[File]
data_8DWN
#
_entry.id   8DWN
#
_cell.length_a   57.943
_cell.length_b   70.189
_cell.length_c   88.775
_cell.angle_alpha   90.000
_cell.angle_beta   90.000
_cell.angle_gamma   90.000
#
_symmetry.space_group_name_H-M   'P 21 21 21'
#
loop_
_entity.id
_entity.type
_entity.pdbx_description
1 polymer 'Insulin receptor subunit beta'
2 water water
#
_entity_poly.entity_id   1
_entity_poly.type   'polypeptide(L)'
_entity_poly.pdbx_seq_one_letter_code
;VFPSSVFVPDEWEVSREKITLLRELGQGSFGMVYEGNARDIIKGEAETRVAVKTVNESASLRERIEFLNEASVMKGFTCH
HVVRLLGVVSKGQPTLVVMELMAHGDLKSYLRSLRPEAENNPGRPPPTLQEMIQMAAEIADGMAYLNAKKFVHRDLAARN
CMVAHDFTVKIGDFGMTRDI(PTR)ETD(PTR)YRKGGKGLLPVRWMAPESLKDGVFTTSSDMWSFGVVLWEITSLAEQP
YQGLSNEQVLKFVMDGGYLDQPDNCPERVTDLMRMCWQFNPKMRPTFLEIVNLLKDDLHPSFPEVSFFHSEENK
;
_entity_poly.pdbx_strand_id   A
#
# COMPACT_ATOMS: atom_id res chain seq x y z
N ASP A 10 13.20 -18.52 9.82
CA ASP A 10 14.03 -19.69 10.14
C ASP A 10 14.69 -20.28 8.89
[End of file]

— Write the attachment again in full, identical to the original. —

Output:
data_8DWN
#
_entry.id   8DWN
#
_cell.length_a   57.943
_cell.length_b   70.189
_cell.length_c   88.775
_cell.angle_alpha   90.000
_cell.angle_beta   90.000
_cell.angle_gamma   90.000
#
_symmetry.space_group_name_H-M   'P 21 21 21'
#
loop_
_entity.id
_entity.type
_entity.pdbx_description
1 polymer 'Insulin receptor subunit beta'
2 water water
#
_entity_poly.entity_id   1
_entity_poly.type   'polypeptide(L)'
_entity_poly.pdbx_seq_one_letter_code
;VFPSSVFVPDEWEVSREKITLLRELGQGSFGMVYEGNARDIIKGEAETRVAVKTVNESASLRERIEFLNEASVMKGFTCH
HVVRLLGVVSKGQPTLVVMELMAHGDLKSYLRSLRPEAENNPGRPPPTLQEMIQMAAEIADGMAYLNAKKFVHRDLAARN
CMVAHDFTVKIGDFGMTRDI(PTR)ETD(PTR)YRKGGKGLLPVRWMAPESLKDGVFTTSSDMWSFGVVLWEITSLAEQP
YQGLSNEQVLKFVMDGGYLDQPDNCPERVTDLMRMCWQFNPKMRPTFLEIVNLLKDDLHPSFPEVSFFHSEENK
;
_entity_poly.pdbx_strand_id   A
#
# COMPACT_ATOMS: atom_id res chain seq x y z
N ASP A 10 13.20 -18.52 9.82
CA ASP A 10 14.03 -19.69 10.14
C ASP A 10 14.69 -20.28 8.89